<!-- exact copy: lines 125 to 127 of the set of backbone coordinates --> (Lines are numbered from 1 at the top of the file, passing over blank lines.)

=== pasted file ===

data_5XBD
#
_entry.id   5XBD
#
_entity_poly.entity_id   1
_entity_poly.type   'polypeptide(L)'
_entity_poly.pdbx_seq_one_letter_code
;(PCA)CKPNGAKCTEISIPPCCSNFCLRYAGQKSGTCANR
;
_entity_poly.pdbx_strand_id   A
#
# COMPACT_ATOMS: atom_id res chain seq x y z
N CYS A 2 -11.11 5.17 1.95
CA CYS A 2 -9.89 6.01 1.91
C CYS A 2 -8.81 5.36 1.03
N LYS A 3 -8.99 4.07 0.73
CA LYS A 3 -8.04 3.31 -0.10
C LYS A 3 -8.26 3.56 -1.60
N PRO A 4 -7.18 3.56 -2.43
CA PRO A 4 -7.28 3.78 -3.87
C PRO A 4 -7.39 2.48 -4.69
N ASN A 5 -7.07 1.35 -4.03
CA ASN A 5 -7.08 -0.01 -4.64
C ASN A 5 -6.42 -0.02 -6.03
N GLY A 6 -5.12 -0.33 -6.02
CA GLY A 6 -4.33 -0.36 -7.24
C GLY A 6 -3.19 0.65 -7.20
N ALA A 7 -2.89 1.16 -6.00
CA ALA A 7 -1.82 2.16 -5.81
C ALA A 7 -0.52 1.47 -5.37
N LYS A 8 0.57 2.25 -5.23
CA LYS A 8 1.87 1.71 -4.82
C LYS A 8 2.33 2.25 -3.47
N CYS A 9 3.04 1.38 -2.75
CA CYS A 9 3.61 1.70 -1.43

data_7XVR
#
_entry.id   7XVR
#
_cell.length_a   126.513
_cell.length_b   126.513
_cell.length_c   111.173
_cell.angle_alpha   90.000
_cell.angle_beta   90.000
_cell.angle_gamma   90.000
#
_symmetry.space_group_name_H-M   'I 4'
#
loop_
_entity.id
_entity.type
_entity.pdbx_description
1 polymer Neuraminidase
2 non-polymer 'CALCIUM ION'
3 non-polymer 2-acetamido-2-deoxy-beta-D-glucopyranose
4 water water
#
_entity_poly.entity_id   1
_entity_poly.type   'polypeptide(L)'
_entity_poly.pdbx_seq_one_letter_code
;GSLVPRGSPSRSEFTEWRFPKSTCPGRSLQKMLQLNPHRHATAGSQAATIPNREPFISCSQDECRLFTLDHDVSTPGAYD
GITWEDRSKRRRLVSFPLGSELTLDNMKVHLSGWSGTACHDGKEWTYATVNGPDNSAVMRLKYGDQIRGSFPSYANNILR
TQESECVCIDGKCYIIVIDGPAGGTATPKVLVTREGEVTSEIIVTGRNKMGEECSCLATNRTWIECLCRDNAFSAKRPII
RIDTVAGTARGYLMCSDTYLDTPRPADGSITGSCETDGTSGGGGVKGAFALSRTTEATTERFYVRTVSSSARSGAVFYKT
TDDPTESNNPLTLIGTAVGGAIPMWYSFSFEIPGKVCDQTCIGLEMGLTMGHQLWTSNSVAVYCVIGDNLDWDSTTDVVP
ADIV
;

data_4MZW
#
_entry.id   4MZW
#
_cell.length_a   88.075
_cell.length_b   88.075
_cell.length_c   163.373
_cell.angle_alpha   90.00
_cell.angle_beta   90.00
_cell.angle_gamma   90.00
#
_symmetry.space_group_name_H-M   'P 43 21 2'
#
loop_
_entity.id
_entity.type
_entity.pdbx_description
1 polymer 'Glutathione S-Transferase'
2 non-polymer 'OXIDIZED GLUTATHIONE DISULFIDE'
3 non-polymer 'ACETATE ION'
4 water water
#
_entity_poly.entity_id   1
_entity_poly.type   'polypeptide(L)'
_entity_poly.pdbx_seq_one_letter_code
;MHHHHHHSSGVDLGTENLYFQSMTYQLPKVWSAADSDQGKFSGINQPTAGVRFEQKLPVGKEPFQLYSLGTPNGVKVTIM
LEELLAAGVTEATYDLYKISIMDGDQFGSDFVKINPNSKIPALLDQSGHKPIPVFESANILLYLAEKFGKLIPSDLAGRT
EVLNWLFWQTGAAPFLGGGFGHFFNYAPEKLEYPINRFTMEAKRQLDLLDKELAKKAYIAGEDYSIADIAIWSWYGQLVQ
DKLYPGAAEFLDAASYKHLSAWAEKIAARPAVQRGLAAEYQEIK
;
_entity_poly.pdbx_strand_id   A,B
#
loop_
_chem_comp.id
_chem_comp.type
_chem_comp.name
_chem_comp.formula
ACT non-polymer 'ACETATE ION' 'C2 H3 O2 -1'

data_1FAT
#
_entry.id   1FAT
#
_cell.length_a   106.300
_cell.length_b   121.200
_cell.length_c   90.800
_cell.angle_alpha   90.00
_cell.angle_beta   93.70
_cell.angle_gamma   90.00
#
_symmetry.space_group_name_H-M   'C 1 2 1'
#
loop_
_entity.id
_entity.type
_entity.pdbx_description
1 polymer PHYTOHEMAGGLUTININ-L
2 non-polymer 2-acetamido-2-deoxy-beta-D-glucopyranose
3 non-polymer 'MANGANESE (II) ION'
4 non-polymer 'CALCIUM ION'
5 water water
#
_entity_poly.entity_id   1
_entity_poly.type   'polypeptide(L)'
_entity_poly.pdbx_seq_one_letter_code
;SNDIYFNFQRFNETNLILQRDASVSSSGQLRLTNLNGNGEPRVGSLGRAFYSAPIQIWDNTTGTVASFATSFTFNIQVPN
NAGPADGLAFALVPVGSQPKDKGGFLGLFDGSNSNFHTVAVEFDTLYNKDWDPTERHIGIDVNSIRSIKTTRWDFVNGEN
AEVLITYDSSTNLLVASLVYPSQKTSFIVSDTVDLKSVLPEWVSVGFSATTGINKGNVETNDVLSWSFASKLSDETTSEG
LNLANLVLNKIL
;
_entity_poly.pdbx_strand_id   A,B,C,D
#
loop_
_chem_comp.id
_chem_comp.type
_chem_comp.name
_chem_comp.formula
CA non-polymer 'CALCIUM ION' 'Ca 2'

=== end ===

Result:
3 non-polymer 'MANGANESE (II) ION'
4 non-polymer 'CALCIUM ION'
5 water water